The Indian online music streaming space has received yet another blow today; Dhingana has finally closed down today after rife speculations from past few months of uncertainty. Today the site has left a good bye message with a reason that “all good things must come to close.”
Rumors became rife in December when it was reported that the service is struggling to monetize with the record labels hiking licensing costs. Sound Box, a music trade magazine reported record label officials saying that the service has decided to shut down. “Apparently, Dhingana personally called a label and informed about the end of their run in the streaming business,” the magazine had reported.
With rumours gaining strength, the Founders and Dev Khare, a board member at Dhingana & Principal (India) at Lightspeed Venture Partners which had invested $7 mn in the company avoided commenting on the development. During the same time Rohit Bhatia, the CEO of Dhingana told Medianama that the company is in the process of restructuring and road ahead.
However, Neeraj Kalyan, President of T-Series, cleared the mist by stating that it was T-Series that was no more interested in renewing its license for nearly 8000 songs as it couldn’t see traction.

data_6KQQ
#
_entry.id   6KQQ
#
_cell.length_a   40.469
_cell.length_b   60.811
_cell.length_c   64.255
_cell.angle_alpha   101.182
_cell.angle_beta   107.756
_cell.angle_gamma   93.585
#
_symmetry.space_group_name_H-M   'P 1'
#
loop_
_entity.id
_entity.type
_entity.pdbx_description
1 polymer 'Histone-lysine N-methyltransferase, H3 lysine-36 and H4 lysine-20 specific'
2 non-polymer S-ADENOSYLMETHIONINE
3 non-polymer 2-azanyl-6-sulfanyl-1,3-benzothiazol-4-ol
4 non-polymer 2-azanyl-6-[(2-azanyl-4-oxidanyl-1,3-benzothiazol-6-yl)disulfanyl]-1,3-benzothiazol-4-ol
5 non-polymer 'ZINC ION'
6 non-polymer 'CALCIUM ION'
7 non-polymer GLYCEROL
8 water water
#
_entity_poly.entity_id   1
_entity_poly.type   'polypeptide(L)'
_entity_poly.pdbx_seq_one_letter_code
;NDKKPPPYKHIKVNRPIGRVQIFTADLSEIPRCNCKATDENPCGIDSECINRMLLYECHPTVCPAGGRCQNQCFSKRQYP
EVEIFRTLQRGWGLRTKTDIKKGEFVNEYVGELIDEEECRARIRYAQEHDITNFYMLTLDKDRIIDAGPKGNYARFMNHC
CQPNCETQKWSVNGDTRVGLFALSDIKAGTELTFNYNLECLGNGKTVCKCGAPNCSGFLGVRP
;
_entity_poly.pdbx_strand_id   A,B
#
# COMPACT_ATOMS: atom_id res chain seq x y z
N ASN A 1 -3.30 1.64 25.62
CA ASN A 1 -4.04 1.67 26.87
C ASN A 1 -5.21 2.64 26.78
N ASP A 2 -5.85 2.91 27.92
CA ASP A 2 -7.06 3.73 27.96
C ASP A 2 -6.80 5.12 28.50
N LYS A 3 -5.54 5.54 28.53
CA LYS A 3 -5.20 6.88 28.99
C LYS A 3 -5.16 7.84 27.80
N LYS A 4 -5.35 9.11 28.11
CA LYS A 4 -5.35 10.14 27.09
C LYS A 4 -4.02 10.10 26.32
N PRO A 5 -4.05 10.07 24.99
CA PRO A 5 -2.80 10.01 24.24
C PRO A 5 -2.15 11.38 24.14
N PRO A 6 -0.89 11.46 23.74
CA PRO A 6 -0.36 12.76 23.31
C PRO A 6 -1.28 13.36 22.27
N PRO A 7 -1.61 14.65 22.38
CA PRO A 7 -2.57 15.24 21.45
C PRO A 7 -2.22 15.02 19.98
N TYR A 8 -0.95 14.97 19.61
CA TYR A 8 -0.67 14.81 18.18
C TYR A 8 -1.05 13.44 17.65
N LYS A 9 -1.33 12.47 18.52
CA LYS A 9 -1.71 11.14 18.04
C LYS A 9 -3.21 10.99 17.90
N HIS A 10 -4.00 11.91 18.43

“T-Series has not renewed its license for Dhingana.com and T-Series’ music has been withdrawn from the site with immediate effect. We were not able to see much traction from this platform as compared to other similar services in India and abroad and thus decided to part ways in an amiable manner.”
Talking to TC, Kalyan added that streaming business has to move to paid economy as ad-supported business is no long term solution.
“The streaming business has to slowly move from free economy to paid economy as sustainability of ad-supported revenue model is a big question mark. Free music is a very dangerous thing, and we would not like our next generation grow up believing music is for free.”
With today’s notice it is clear that it’s all over now for Dhingana.
Challenges for the online music industry
In 2013, the online music industry in the country saw many ups and downs. With Nokia pulling the plug on Nokia Music’s Indian website, In.com shutting down its music streaming service though it was not an individual decision of demand for music streaming services the market is becoming tough for startups to crack.
Medianama notes that there are two key problems in this ecosystem: exclusivity of licensing, where one player corners the rights to a particular music catalog, and another where there is a lack of standardization of licensing. While the record labels have no intention in building an alternative revenue system, record licensing is a tough nut to crack for startups.
One of the crucial reasons that hampered the monetization of Dhingana has been its inability to having the rights for mobile music. Those rights, apparently, are with Hungama Digital exclusively.
With bigger players like Gaana.com (backed by Times Internet Ltd) and Saavn left in the market due to strong financial backing, online music streaming seems to be quite gloomy at least for now for the Indian starups. With record labels getting greedier and physical distribution dying, will we see record labels jumping in the game too?